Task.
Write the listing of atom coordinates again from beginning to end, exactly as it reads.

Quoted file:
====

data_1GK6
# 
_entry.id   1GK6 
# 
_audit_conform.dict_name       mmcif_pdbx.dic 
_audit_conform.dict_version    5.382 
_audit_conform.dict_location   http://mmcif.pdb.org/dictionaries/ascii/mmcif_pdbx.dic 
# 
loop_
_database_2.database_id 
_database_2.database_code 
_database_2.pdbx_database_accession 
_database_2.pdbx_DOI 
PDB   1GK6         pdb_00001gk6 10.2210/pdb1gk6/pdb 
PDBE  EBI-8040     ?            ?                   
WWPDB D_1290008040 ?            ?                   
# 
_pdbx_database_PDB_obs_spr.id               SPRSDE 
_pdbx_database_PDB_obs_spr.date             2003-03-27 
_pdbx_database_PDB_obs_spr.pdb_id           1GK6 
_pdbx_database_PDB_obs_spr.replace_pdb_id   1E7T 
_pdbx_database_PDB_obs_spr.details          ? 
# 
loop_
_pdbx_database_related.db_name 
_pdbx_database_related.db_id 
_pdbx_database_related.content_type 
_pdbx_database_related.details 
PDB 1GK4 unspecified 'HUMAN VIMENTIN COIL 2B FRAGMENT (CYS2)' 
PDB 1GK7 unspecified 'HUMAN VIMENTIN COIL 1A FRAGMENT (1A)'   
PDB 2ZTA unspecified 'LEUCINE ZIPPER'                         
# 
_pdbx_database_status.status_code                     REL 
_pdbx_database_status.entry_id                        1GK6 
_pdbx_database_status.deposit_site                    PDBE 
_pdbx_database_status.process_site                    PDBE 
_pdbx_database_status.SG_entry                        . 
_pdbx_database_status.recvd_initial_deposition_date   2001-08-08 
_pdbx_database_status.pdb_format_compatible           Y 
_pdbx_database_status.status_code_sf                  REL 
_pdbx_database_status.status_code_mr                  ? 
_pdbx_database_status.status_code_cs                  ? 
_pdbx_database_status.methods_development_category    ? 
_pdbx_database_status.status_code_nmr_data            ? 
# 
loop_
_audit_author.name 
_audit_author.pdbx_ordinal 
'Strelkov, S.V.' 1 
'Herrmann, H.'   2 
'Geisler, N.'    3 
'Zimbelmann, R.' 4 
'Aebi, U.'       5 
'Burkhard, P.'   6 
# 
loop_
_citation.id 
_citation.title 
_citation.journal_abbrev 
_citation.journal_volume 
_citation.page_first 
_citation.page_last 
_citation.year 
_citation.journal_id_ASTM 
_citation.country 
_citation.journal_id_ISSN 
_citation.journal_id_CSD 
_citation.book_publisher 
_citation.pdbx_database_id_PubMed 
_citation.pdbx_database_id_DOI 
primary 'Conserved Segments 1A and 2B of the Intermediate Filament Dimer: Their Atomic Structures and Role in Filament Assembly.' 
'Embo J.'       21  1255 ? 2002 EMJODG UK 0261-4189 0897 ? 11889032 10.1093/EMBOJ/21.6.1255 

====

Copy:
data_1GK6
# 
_entry.id   1GK6 
# 
_audit_conform.dict_name       mmcif_pdbx.dic 
_audit_conform.dict_version    5.382 
_audit_conform.dict_location   http://mmcif.pdb.org/dictionaries/ascii/mmcif_pdbx.dic 
# 
loop_
_database_2.database_id 
_database_2.database_code 
_database_2.pdbx_database_accession 
_database_2.pdbx_DOI 
PDB   1GK6         pdb_00001gk6 10.2210/pdb1gk6/pdb 
PDBE  EBI-8040     ?            ?                   
WWPDB D_1290008040 ?            ?                   
# 
_pdbx_database_PDB_obs_spr.id               SPRSDE 
_pdbx_database_PDB_obs_spr.date             2003-03-27 
_pdbx_database_PDB_obs_spr.pdb_id           1GK6 
_pdbx_database_PDB_obs_spr.replace_pdb_id   1E7T 
_pdbx_database_PDB_obs_spr.details          ? 
# 
loop_
_pdbx_database_related.db_name 
_pdbx_database_related.db_id 
_pdbx_database_related.content_type 
_pdbx_database_related.details 
PDB 1GK4 unspecified 'HUMAN VIMENTIN COIL 2B FRAGMENT (CYS2)' 
PDB 1GK7 unspecified 'HUMAN VIMENTIN COIL 1A FRAGMENT (1A)'   
PDB 2ZTA unspecified 'LEUCINE ZIPPER'                         
# 
_pdbx_database_status.status_code                     REL 
_pdbx_database_status.entry_id                        1GK6 
_pdbx_database_status.deposit_site                    PDBE 
_pdbx_database_status.process_site                    PDBE 
_pdbx_database_status.SG_entry                        . 
_pdbx_database_status.recvd_initial_deposition_date   2001-08-08 
_pdbx_database_status.pdb_format_compatible           Y 
_pdbx_database_status.status_code_sf                  REL 
_pdbx_database_status.status_code_mr                  ? 
_pdbx_database_status.status_code_cs                  ? 
_pdbx_database_status.methods_development_category    ? 
_pdbx_database_status.status_code_nmr_data            ? 
# 
loop_
_audit_author.name 
_audit_author.pdbx_ordinal 
'Strelkov, S.V.' 1 
'Herrmann, H.'   2 
'Geisler, N.'    3 
'Zimbelmann, R.' 4 
'Aebi, U.'       5 
'Burkhard, P.'   6 
# 
loop_
_citation.id 
_citation.title 
_citation.journal_abbrev 
_citation.journal_volume 
_citation.page_first 
_citation.page_last 
_citation.year 
_citation.journal_id_ASTM 
_citation.country 
_citation.journal_id_ISSN 
_citation.journal_id_CSD 
_citation.book_publisher 
_citation.pdbx_database_id_PubMed 
_citation.pdbx_database_id_DOI 
primary 'Conserved Segments 1A and 2B of the Intermediate Filament Dimer: Their Atomic Structures and Role in Filament Assembly.' 
'Embo J.'       21  1255 ? 2002 EMJODG UK 0261-4189 0897 ? 11889032 10.1093/EMBOJ/21.6.1255 